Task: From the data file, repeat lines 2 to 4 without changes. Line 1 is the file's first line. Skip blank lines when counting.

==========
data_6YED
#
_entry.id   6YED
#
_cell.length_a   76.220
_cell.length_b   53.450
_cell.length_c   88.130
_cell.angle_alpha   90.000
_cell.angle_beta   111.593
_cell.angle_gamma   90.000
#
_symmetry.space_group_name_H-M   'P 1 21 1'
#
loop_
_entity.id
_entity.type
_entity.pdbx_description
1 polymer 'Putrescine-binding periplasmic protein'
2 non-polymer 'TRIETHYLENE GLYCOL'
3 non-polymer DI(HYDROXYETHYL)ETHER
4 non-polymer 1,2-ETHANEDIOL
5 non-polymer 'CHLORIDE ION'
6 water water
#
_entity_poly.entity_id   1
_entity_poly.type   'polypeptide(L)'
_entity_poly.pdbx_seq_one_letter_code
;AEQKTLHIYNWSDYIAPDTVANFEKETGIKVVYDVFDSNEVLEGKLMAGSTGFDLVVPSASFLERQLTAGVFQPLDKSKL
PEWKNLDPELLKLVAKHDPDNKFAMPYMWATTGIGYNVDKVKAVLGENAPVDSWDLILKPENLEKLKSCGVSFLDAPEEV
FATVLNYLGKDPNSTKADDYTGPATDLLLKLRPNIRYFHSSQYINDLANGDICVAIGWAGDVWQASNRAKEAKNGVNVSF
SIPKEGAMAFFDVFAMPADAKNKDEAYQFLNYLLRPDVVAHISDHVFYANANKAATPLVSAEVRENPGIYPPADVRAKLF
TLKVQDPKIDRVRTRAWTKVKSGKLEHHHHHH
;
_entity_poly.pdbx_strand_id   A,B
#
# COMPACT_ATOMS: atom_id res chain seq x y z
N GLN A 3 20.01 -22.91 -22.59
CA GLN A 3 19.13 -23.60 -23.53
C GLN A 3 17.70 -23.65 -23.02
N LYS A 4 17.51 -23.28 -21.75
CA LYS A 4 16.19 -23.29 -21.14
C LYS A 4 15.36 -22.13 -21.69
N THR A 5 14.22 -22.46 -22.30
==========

#
_entry.id   6YED
#